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$52 Million Has Been Spent So Far on Health-Care Reform Ads in What Could Be Record-Shattering Battle

A demonstrator in Lincoln, Neb., shows support for health-care reform just before the conservative group Americans for Prosperity begins a rally.
A demonstrator in Lincoln, Neb., shows support for health-care reform just before the conservative group Americans for Prosperity begins a rally. (By Nati Harnik -- Associated Press)
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The ad campaign is running on national cable stations, with additional rotations on Washington cable, for a modest total buy of about $10,000. "We anticipate using paid media throughout August, both in the states and nationally as necessary," said Americans United spokeswoman Lauren Weiner.

Organizing for America, the grass-roots arm of the Democratic National Committee, is planning a larger offensive this month. In July, the group ran a pro-reform television ad, "It's Time," in more than 20 local media markets, and is now airing a national cable spot highlighting "the cost of doing nothing."

Organized-labor groups also are spending heavily in support of Democrats' reform plans.

In the second half of July alone, the American Federation of State, County and Municipal Employees ran at least four health-care ads aimed at 14 members of the House and Senate, with a roughly even split between Republicans and Democrats who are wavering on whether to support reform. The labor organization plans to continue the drumbeat this month.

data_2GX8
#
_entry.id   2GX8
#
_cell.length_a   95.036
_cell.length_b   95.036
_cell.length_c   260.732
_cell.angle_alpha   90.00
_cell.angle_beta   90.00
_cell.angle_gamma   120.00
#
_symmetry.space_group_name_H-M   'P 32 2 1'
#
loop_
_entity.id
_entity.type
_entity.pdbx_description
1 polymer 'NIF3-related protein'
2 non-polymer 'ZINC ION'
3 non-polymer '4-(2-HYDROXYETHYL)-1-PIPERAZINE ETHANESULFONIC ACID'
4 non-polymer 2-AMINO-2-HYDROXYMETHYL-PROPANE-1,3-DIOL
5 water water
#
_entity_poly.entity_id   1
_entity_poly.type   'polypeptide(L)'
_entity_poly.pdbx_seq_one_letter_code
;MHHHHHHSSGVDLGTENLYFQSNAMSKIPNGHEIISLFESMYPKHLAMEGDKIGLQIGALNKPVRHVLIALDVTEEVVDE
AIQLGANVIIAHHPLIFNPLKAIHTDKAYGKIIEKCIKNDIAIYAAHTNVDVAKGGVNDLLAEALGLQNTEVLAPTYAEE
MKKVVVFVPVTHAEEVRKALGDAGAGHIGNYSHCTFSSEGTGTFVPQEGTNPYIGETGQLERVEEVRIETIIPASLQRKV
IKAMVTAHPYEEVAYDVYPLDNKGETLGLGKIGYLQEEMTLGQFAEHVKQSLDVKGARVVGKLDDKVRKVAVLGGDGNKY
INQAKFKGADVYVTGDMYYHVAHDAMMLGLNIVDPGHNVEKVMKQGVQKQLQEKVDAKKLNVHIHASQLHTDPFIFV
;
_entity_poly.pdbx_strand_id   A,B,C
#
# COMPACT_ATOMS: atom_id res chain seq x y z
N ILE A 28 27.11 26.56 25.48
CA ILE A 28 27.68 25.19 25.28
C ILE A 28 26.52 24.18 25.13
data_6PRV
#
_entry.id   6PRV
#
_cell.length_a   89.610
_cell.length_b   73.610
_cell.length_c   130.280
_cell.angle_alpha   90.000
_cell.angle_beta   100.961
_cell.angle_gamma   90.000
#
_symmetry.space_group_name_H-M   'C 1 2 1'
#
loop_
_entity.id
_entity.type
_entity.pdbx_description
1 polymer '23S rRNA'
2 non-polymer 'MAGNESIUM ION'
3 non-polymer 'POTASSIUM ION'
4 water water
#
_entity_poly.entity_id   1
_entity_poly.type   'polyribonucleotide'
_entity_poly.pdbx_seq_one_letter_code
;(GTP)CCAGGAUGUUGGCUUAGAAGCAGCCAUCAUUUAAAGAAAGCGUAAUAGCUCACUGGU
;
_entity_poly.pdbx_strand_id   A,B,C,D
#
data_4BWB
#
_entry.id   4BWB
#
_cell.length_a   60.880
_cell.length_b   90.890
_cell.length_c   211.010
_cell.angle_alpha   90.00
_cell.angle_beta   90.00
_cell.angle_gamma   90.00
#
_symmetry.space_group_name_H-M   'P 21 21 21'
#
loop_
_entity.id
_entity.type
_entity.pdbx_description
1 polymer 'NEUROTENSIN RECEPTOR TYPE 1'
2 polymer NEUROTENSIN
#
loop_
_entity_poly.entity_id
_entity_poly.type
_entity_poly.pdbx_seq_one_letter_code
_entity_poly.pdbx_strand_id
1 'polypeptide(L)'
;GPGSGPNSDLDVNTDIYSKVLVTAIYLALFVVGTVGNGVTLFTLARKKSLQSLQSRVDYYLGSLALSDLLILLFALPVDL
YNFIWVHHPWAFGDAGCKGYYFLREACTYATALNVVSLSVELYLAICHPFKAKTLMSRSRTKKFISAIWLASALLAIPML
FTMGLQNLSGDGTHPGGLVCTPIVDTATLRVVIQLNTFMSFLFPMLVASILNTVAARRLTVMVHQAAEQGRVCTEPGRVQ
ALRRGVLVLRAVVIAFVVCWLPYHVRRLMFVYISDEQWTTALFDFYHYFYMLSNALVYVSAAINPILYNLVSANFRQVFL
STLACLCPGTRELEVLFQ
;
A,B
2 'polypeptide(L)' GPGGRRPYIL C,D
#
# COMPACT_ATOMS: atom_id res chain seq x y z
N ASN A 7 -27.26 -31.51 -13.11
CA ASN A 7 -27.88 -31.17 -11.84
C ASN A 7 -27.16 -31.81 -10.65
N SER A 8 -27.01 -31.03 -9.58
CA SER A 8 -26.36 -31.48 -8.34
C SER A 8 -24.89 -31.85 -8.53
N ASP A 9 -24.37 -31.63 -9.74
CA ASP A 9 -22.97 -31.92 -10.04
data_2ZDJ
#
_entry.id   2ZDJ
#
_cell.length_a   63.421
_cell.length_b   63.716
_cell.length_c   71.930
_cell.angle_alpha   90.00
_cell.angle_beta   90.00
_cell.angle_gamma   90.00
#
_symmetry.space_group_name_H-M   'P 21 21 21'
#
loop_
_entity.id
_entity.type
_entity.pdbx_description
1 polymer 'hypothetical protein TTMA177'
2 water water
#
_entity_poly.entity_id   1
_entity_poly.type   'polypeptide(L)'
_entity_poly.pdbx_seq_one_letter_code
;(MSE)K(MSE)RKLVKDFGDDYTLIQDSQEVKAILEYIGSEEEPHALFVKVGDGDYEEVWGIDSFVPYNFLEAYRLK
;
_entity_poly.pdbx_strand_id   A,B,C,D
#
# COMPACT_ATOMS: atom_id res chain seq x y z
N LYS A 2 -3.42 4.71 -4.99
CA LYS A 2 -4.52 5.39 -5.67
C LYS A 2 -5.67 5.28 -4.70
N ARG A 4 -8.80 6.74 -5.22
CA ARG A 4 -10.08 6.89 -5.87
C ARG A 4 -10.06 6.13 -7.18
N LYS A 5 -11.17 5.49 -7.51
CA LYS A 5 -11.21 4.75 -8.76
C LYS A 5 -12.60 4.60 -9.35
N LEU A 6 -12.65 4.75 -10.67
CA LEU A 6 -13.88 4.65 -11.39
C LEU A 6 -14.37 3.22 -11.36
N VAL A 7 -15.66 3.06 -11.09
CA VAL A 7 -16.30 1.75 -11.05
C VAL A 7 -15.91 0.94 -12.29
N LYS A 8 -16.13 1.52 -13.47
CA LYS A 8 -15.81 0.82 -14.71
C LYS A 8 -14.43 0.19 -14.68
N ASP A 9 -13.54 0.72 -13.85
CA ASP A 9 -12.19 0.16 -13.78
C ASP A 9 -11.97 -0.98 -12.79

"We spent over a million dollars in the past three weeks, and it's fair to say we're going to invest substantial resources in television advertising in August," said Charles M. Loveless, AFSCME's director of legislation. He added that the group has not finalized its list of targets for this month, but that "it's fair to say it will be a mix of Republicans and Democrats."

So far, spending in favor of Democratic reform plans ($17.4 million) has dwarfed spending on outright opposition ($8.1 million), according to CMAG, as some groups in the latter camp have been holding their fire until more details of the legislation begin to emerge.

The conservative group Americans for Prosperity spent more than $300,000 last week on a national and D.C. cable spot asking members of Congress, "Did you read the bill" before you voted for it? The group hopes to air more ads this month but would not elaborate on plans.

The U.S. Chamber of Commerce is running print ads aimed at protecting the employer-provided health-care system in Louisiana, Maine and North Carolina. "We plan to expand to TV and radio," said spokeswoman Blair Latoff, but the details have not been finalized.

After running television spots in Arkansas, Nevada and North Dakota last month, the Republican National Committee is now airing radio ads in 60 congressional districts in 33 states. The organization is beginning radio ads this week in the districts of four Blue Dog Democrats: Reps. Zack Space (Ohio), Baron P. Hill (Ind.), Bart Gordon (Tenn.) and Mike Ross (Ark.). All four voted in favor of the Energy and Commerce Committee's reform bill last week. Overall, the RNC is spending close to $1 million on a broad health-care campaign that includes TV and radio ads as well as "tele-town hall" meetings and a Web site that mocks the Obama reform "experiment."

On the left, is on the radio, airing ads in the districts of three other conservative Blue Dogs who voted against the Energy and Commerce reform measure -- Reps. John Barrow (Ga.), Jim Matheson (Utah) and Charlie Melancon (La.). The Democratic Congressional Campaign Committee is also using radio, running "drive-time" spots that accuse seven GOP lawmakers of "siding with insurance companies" against reform.

Staff writer David Hilzenrath contributed to this report.

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